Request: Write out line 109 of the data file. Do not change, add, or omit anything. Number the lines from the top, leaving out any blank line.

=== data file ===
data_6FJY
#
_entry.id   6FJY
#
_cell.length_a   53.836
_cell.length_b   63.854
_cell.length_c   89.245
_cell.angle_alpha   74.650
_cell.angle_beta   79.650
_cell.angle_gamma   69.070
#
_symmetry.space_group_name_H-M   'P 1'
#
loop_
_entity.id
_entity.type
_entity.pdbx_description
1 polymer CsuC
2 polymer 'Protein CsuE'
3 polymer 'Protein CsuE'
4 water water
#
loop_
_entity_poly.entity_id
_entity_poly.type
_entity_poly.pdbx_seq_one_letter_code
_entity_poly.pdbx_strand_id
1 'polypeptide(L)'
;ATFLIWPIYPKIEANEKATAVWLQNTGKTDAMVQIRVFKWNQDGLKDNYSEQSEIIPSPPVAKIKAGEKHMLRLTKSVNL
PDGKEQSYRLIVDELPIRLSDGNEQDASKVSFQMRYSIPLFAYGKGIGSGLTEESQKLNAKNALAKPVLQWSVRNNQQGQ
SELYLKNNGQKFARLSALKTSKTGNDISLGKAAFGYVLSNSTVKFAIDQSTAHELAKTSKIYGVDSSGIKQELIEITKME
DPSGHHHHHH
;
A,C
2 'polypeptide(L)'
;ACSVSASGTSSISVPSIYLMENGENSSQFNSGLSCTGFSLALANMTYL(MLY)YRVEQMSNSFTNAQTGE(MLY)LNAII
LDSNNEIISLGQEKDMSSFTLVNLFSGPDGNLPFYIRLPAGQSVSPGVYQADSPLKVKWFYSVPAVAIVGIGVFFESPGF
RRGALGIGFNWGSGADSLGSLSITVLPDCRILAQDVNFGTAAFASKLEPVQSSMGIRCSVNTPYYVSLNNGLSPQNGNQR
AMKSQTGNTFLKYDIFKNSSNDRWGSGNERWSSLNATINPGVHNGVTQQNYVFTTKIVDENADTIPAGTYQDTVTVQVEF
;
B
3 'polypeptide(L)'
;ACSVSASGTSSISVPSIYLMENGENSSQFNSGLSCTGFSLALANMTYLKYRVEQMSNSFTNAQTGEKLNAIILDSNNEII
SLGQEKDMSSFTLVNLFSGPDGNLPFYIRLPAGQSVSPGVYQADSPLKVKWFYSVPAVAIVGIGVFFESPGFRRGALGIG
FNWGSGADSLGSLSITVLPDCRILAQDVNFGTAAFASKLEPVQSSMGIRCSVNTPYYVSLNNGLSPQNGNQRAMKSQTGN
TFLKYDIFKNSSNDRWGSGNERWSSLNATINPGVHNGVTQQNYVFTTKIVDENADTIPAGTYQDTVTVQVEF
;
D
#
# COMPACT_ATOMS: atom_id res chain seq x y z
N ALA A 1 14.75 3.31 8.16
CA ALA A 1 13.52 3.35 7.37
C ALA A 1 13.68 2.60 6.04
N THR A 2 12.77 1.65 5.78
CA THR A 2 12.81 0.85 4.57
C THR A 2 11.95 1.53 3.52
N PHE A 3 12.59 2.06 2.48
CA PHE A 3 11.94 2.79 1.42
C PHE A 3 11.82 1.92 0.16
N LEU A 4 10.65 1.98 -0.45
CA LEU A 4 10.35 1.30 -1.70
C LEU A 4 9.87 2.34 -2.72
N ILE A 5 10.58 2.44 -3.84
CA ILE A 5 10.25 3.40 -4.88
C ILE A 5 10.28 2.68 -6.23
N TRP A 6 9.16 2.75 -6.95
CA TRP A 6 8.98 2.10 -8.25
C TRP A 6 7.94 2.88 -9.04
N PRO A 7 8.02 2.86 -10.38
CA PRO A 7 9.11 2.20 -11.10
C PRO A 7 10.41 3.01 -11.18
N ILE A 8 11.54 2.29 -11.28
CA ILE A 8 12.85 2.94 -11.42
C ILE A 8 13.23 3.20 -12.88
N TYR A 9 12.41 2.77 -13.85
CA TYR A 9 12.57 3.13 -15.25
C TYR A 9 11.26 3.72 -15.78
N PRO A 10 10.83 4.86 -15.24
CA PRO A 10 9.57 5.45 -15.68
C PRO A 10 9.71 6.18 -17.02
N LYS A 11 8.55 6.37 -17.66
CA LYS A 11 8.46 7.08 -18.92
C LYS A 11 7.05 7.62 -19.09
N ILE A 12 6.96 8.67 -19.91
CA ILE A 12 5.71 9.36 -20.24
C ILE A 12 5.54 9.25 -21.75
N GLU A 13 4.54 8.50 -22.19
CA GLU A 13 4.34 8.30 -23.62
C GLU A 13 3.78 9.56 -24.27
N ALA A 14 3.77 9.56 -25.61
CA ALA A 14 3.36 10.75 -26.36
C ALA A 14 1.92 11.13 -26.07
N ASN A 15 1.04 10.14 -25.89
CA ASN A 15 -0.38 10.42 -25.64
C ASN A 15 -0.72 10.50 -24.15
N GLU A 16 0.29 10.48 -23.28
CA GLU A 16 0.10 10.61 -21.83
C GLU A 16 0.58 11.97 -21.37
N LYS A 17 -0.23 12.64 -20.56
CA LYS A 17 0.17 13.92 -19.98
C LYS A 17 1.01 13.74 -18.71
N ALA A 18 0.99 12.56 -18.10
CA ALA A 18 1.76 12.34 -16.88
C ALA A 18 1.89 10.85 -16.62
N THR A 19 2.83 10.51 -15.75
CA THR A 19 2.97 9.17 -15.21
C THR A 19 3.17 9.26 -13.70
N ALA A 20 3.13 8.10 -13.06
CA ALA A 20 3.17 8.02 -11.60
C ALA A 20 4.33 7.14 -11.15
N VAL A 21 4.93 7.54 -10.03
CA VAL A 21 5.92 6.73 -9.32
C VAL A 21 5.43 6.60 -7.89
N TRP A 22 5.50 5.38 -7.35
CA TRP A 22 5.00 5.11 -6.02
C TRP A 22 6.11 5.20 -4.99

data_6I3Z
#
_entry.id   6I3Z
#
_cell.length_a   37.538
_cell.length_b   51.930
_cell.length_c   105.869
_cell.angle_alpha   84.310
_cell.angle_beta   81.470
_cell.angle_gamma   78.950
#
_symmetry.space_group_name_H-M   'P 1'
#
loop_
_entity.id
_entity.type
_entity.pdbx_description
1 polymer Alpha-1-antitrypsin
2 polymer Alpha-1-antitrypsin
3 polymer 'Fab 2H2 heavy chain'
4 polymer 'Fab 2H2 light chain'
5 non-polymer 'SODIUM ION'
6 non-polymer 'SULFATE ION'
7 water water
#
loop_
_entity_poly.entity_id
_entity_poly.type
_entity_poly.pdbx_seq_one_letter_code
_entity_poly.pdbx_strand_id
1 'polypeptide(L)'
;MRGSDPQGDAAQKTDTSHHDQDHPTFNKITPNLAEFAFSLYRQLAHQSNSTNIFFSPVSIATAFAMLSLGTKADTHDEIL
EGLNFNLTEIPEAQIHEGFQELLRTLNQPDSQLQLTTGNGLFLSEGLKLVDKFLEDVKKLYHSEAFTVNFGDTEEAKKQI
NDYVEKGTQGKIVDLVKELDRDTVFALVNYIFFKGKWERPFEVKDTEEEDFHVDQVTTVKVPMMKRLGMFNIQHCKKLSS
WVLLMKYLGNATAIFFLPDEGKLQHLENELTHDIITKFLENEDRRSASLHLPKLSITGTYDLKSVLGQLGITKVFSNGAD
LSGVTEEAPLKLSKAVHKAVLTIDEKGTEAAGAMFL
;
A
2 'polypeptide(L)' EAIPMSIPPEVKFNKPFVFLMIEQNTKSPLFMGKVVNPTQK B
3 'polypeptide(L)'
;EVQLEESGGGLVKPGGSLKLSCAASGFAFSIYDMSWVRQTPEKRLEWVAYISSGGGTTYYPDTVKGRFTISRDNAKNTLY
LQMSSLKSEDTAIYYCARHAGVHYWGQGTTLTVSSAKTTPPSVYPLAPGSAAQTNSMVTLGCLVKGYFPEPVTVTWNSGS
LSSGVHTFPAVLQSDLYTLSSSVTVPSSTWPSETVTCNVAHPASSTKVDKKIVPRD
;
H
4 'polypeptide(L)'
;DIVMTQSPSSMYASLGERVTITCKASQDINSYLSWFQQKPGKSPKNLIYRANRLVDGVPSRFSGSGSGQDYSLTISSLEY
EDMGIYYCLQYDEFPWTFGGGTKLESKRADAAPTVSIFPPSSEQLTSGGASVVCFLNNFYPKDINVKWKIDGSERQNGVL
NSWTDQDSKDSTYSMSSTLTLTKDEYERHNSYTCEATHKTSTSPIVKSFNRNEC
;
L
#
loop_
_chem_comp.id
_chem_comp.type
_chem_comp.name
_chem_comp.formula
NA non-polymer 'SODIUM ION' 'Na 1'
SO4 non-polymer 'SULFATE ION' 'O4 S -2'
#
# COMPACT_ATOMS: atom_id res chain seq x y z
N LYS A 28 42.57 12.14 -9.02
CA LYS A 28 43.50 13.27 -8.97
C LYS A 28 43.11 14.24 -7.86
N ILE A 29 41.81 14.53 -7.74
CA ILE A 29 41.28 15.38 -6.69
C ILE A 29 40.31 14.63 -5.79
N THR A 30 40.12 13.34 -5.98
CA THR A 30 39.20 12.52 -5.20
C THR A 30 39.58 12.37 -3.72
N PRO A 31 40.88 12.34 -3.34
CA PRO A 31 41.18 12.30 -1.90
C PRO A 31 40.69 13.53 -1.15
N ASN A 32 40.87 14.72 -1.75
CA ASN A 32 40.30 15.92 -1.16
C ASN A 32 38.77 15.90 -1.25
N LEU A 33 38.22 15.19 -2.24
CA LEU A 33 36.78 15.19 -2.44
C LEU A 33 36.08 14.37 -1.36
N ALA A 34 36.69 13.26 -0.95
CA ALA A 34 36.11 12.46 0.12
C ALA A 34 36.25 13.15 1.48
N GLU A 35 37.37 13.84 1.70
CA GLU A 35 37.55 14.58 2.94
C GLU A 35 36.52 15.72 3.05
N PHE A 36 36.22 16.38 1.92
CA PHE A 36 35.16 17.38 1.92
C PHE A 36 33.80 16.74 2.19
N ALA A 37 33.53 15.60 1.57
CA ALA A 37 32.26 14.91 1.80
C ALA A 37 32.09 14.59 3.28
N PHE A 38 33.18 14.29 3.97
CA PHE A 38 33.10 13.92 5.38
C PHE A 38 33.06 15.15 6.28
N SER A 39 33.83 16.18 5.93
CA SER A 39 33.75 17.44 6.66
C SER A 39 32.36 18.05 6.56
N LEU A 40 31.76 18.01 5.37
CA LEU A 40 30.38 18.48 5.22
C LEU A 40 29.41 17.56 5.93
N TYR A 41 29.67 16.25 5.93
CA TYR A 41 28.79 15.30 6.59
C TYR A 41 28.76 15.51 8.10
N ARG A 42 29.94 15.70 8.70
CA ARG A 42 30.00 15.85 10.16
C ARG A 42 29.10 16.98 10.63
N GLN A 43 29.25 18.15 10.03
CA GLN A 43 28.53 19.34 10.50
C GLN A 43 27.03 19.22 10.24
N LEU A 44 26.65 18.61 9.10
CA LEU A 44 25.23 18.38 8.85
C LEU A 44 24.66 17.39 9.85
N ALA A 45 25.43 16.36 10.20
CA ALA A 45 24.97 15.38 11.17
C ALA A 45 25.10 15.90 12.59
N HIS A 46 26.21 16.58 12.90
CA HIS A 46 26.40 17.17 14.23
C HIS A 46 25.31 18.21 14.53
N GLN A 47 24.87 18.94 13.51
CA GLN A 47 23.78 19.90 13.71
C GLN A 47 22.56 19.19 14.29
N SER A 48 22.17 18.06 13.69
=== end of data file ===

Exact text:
CA ALA A 20 3.17 8.02 -11.60